You’ve heard of the Turducken (chicken and duck inside of a turkey). Well, this is the dessert version. Pie inside of a cake….
I didn’t bring my camera to dinner so this shot is just a simple phone pic. It doesn’t even come close to showing you how good this thing is.

There is the Cherpumple which may be the most notable. It’s got cherry, pumpkin, and apple pies amidst spice, yellow, and white cakes. I couldn’t imagine doing a 3 layer masterpiece. One was going to challenge the folks I was feeding so it was decided that I would make a cherry pie inside of a chocolate cake. I’m going to post about how I did it and then I’m going to tell you how I’ll do it the next time because it will be different.

Before I even got started, I needed new pans. All of my cake and pie pans matched in size and really, you want enough cake around the edges so the pie doesn’t stick out. I bought one 7 inch pie tin and one 10 inch cake pan that was extra deep.

The first thing to do is to make the pie. I did not photograph the pie because that couldn’t have been described as a masterpiece. More like a master mess. I used a new recipe for the crust and it was a disaster. I can make a mean cake but I am a pie failure. Luckily this pie was going to be encased in cake and no one would be the wiser. Lets just pretend it was a gorgeous cherry pie…. the hint I have for the pie to get it out of the pan easier is to use strips of overlapping parchment paper. Strips because, well, you take a large piece and try to make it fit in there good. I would also suggest that you use a good crust that will hold it all together well. Don’t attempt a new one. make one you’re comfortable and familiar with.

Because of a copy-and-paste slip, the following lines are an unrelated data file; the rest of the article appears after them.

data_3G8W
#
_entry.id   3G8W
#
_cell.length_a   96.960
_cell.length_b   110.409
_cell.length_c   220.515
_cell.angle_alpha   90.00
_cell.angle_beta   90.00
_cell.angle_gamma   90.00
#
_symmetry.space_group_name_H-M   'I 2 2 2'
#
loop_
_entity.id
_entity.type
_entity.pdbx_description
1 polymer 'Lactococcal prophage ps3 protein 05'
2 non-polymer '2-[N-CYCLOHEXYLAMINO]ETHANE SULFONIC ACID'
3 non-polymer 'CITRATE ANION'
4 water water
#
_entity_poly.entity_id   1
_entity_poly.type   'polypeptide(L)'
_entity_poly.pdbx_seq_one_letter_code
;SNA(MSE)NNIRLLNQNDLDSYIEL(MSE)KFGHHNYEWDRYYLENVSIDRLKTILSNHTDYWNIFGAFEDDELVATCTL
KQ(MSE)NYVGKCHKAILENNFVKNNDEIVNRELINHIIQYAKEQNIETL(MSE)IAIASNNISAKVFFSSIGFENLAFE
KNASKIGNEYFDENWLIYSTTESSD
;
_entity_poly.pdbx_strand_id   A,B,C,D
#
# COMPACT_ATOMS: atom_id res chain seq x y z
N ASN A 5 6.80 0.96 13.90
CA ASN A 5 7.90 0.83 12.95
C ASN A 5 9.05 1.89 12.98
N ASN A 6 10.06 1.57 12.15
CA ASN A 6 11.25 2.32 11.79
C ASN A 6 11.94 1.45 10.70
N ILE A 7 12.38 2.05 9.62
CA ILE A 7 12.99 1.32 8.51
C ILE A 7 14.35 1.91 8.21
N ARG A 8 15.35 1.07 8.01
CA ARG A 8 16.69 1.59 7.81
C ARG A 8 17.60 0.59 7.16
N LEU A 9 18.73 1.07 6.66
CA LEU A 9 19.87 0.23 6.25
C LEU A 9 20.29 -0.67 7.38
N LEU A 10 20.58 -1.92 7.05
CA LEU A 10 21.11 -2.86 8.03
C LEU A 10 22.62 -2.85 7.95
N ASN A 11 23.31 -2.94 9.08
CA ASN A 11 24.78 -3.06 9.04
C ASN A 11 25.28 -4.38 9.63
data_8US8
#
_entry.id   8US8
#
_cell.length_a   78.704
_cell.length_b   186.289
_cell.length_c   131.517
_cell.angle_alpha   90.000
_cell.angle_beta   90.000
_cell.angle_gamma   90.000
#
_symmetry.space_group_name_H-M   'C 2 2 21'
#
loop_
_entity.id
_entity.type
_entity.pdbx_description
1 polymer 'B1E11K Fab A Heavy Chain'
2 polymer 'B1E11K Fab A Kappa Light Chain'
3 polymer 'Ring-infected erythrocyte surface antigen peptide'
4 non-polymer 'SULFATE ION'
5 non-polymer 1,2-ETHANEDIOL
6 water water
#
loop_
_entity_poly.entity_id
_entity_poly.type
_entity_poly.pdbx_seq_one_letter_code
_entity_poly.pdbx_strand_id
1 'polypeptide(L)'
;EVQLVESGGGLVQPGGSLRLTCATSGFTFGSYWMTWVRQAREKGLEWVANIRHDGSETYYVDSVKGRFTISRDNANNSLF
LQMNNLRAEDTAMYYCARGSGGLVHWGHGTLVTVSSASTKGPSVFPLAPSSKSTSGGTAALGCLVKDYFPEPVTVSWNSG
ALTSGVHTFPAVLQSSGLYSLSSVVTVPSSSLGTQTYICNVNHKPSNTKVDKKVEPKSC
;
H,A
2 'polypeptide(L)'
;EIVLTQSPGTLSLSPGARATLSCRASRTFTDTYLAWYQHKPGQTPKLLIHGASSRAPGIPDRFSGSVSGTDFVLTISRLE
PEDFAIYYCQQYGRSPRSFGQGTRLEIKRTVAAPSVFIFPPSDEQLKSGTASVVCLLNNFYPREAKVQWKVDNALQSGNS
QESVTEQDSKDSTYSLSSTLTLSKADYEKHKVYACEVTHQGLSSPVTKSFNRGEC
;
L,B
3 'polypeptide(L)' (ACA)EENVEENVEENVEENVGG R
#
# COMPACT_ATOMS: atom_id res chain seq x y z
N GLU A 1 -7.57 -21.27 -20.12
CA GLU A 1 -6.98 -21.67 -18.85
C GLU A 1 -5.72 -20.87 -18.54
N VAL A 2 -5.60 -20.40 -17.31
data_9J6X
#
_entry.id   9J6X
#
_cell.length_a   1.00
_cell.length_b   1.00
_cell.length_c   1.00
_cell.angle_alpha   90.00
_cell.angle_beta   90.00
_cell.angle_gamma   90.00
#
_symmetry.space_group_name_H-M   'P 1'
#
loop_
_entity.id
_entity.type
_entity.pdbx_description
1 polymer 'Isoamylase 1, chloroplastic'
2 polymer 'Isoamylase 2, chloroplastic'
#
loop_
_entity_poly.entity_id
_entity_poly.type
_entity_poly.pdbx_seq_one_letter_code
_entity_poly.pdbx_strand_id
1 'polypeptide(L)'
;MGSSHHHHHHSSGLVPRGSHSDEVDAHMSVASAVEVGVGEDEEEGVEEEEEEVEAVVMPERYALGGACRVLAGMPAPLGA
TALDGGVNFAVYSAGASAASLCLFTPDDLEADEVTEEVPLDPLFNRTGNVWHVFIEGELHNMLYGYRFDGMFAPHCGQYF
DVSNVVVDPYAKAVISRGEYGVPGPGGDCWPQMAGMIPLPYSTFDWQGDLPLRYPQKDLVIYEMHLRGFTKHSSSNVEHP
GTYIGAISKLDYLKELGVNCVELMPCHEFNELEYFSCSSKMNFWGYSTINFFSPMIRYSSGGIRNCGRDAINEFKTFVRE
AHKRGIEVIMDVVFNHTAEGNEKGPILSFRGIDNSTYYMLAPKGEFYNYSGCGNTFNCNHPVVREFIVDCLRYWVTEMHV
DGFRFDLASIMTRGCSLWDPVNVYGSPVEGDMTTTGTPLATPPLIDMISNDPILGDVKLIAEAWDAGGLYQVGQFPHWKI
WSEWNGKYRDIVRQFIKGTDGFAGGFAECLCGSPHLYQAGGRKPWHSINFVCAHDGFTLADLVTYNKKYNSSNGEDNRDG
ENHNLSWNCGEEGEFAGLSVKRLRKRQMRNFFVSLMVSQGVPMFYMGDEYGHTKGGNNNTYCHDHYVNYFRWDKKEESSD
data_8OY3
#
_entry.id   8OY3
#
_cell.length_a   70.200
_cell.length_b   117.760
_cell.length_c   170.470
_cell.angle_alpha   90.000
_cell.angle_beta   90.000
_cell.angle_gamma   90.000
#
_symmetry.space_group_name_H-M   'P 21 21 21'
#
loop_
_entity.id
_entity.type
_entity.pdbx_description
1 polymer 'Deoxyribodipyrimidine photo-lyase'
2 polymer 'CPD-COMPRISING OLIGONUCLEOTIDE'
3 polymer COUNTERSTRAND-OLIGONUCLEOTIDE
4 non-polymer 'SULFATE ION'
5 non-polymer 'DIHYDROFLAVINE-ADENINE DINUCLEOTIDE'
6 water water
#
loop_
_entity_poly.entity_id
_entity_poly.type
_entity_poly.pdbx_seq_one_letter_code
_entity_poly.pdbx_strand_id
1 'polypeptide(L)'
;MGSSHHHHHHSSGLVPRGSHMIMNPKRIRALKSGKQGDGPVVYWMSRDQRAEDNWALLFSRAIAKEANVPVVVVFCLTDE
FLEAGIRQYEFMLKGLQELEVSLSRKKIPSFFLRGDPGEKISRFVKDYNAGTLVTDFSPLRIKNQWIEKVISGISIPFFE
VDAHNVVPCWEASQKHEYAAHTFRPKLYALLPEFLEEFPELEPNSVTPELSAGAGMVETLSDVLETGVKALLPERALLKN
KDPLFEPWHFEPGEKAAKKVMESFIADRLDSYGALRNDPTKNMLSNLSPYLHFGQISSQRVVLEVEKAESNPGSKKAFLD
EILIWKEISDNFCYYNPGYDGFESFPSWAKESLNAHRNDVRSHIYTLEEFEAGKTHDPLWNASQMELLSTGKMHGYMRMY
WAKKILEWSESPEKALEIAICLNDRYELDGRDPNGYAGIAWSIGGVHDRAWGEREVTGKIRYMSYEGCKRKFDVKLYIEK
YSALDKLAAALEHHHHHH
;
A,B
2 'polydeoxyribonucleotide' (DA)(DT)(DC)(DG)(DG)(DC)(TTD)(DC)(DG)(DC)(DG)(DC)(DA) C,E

Don’t remove the pie til you’re ready to throw it into the cake. Also you will also want to chill the pie well so it solidifies and makes it easier to remove and will hold together better. Make the batter the for the cake when your pie is all ready. Add about one half to two thirds of your batter to the cake pan (I’ll tell you about my cake in a moment). Put your pie in and make sure it sits in a little bit so that the batter is coming up the sides. Pour the rest of the batter in. Don’t plop it right onto your pie. I did and the pie broke up some. I thought at that point it would be a disaster but it held together better than I thought it did. Then bake it, frost, and eat.



Black Magic Cake
1 3/4 cups all-purpose flour
2 cups white sugar
3/4 cup unsweetened cocoa powder
2 teaspoons baking soda
1 teaspoon baking powder
1 teaspoon salt
2 eggs
1 cup strong brewed coffee
1 cup buttermilk
1/2 cup vegetable oil
1 teaspoon vanilla extract
I got this free on the net some time ago. It’s my standard chocolate cake these days. Bake it at 350 in a preheated oven. My method is to cream all the wet ingredients together and in another bowl sift or at least stir all the dry ingredients together. Add the dry to the wet but don’t over mix. Just mix until it’s all incorporated.

Vanilla Buttercream